By Tiffany Unscripted of Your Film Review
I always believed the soundtrack is one of the most important features of a film. Not only does it set the tone, it can convey a mood during important scenes. From inspirational to heartbreaking, the soundtrack is undeniably important to a film’s success.
I had an opportunity to speak with Tom Getty, who composed the soundtrack for America Has Fallen. We chat about his favorite soundtracks and the importance of music. Check out the interview and my ten picks of the hottest soundtracks.
What inspired you to score music for film?
I’ve always really, really liked film music, and music in general, and I’ve always felt it’s one of the most crucial elements to a successful movie.
Doing the music for a movie is really getting at the soul of a movie!
Where do you draw your inspiration from?
I draw a lot of inspiration from film scores. My favorite as a kid was the soundtrack for Die Hard: With a Vengeance by Michael Kamen, and The Fugitive by James Newton Howard. I must have created thousands of movies in my mind just based on those scores alone.
The Guardians of the Galaxy 1 and 2 used classic rock and pop, and was a huge hit! How important is a good soundtrack for a movie?
Music is so much to a movie. I personally think it’s pretty much everything. So many movies are great, notable, BECAUSE of the music and how it’s used in a creative way.
That sequence in Goodfellas where "Layla" is playing and Scorsese is "pushing in" on the meat truck, the doors opening, showing the one gangster frozen solid, DeNiro laughing. Then they play that song over the credits. It’s everything. When it comes to movies, music is king.
Let’s talk about the essentials of creating music that drives emotions. Many may not know the process. Could you take us through it?
Casting music for a movie, or scoring it, creating it out of nothing, is all about reading the subtext of the movie. It’s listening between the lines—to the story and the acting. Hearing what the whole piece is actually trying to say.
A great director or composer looks at a scene, a movie, sees a lot of action and drama, but he or she is recognizing something behind the image, realizing, "Oh, this scene claims to be about this— but this other thing is actually happening."
Think John Carpenter scoring that one scene in Halloween where Jamie Lee Curtis is walking down the sidewalk, books in hand. On the surface, it’s just some girl going to school. But the music highlights all this unseen evil that’s swirling around her, in the trees, in the falling leaves, behind the window of the Myers house.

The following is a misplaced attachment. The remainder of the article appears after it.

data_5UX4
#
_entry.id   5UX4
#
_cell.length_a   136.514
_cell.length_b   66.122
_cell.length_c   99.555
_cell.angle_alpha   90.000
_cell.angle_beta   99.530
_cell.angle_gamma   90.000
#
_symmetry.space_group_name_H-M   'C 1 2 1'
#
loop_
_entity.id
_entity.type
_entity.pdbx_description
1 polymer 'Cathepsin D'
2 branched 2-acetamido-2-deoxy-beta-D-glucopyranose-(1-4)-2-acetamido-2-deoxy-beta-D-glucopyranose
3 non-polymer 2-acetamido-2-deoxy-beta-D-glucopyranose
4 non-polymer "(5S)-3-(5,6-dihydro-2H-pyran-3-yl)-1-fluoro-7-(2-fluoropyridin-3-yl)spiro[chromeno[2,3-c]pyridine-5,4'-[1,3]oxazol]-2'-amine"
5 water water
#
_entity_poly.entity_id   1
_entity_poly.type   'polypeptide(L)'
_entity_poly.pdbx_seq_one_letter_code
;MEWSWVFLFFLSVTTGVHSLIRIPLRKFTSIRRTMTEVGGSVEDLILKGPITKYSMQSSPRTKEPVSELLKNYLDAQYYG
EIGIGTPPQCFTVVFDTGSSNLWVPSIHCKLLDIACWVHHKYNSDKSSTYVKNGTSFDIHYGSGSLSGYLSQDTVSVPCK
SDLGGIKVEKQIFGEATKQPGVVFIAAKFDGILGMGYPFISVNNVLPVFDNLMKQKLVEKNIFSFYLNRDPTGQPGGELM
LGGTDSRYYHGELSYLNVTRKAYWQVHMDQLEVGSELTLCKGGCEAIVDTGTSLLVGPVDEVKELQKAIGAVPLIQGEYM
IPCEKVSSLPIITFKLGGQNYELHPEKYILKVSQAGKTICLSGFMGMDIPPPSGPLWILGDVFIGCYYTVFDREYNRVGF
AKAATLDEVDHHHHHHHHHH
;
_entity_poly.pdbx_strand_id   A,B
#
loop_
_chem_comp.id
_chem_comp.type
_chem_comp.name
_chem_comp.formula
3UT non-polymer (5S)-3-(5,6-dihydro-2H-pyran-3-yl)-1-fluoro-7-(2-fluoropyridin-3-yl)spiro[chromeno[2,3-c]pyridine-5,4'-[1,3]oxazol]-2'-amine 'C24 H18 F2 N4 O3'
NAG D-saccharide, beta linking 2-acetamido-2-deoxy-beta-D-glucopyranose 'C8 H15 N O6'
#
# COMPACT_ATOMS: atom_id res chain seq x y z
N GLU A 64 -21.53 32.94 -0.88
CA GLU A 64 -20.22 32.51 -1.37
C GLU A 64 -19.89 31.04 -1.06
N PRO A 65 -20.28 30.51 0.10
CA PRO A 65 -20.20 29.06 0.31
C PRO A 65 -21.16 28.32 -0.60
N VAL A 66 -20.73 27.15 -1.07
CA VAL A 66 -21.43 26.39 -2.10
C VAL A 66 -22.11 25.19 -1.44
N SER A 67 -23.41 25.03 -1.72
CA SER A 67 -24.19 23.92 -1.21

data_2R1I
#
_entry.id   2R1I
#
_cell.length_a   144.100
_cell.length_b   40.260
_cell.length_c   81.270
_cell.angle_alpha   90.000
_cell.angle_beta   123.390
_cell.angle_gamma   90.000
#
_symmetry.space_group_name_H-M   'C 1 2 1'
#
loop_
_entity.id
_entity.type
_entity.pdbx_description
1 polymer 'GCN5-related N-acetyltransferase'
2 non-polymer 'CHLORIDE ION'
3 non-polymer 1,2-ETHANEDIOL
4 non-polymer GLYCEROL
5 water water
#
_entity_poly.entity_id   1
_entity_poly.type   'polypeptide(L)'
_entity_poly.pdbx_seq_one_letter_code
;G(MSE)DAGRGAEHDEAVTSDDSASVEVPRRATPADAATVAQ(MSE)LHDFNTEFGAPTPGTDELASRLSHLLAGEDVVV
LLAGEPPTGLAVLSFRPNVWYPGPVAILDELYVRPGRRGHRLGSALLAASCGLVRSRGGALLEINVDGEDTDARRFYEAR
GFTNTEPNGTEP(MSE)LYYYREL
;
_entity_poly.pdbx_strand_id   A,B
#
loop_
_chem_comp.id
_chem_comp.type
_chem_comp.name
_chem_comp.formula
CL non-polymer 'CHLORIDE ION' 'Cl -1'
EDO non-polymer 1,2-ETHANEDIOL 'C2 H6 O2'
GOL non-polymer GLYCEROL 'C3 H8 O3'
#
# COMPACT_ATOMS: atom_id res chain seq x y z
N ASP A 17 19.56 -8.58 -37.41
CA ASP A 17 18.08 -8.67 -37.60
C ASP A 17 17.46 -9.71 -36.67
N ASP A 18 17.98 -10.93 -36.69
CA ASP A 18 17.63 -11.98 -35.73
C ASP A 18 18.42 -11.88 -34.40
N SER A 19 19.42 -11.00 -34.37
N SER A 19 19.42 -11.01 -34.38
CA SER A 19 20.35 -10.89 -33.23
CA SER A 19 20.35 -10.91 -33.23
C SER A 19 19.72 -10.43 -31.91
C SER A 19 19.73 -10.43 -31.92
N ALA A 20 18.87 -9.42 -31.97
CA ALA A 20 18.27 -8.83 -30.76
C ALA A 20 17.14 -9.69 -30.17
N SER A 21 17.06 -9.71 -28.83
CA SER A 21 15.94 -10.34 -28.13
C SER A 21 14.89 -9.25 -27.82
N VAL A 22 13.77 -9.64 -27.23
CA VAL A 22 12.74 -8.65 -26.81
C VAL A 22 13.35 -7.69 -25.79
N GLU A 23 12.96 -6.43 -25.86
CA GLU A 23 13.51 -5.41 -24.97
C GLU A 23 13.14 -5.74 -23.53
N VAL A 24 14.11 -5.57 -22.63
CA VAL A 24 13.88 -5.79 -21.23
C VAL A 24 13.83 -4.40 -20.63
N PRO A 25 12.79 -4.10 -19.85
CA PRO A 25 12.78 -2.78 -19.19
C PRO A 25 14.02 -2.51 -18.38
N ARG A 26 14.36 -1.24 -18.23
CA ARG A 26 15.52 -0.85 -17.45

The director knows what he wants to say with his movie: evil endures and it can come from anywhere, at any time—and it’ll always be that way. That’s movie music composing!
What has been your most elaborate music production?
Doing the score for America Has Fallen has been my most elaborate music production. It was my first official scoring job—thankfully, I was the one that had hired me. So I could make mistakes, take my time, explore, learn through trial and error. I gradually learned a lot.
I have a tremendous respect for anyone who engages in any kind of elaborate music production—film, videogame, or otherwise. It’s elaborate, worrisome work where you’re never quite sure what’s clicking, what isn’t. And then there’s mixing the tracks. And mastering them. Much respect to actual music professionals!
Is it a challenge to compose music for fiction or non-fiction?
From my limited music experience, I feel like it would be a challenge to compose music for anything that’s supposed to illicit some kind of emotion from a viewer.
You get into the business of: "Well, what kind of emotion should they have?" and "What’s the piece’s point of view?"
What is your expectation for any soundtrack you compose?
I want the soundtrack I compose to unpack all of the materials that went into creating the contents of the movie. "Unpack" meaning you bring everything that’s on the screen alive.
Because without the music, nothing is going on. Dead air.
Could be a $300 million dollar movie playing on a screen. But if there isn’t any music, or there’s no kind of "unpacking" done with the subtext of what you’re seeing on screen, the whole thing is for naught. So I would always expect that the music unpacks all of the hard work everyone else put into it.
What is the most important advice you can give to the aspiring sound composer?
I’m just a movie director composing music out of necessity, so I don’t have a career like Brian Tyler or Hans Zimmer. But I can say this: Learn the form of the music of the types of films you like.
If you want to do action, I’d get a hold of as many action scores; find the sheet music or the MIDI data, look at what notes are hit, look for patterns in the chord progressions, the instruments used, and really get good at it!
And practice those scales! Then, the networking part will be easy. So many directors out there NEED music. There are more directors than there are composers, so there is much demand for your service! Just practice those scales!
Tiffany Unscripted has been the Managing Editor of Your Film Review for over two years at Occhi Magazine. She manages a small team of writers that cover all genres of movies, including writing featured articles on trending topics. In addition to writing, they cover live events, such as film premieres and screenings in Cleveland, Las Vegas, London, Los Angeles, New York City, Phoenix, and Silver Springs.
She especially enjoys the opportunity to meet emerging talent who enjoy sharing their passion, journey, challenges, and success with our readers. You can learn more about Your Film Review at OcchiMagazine.com.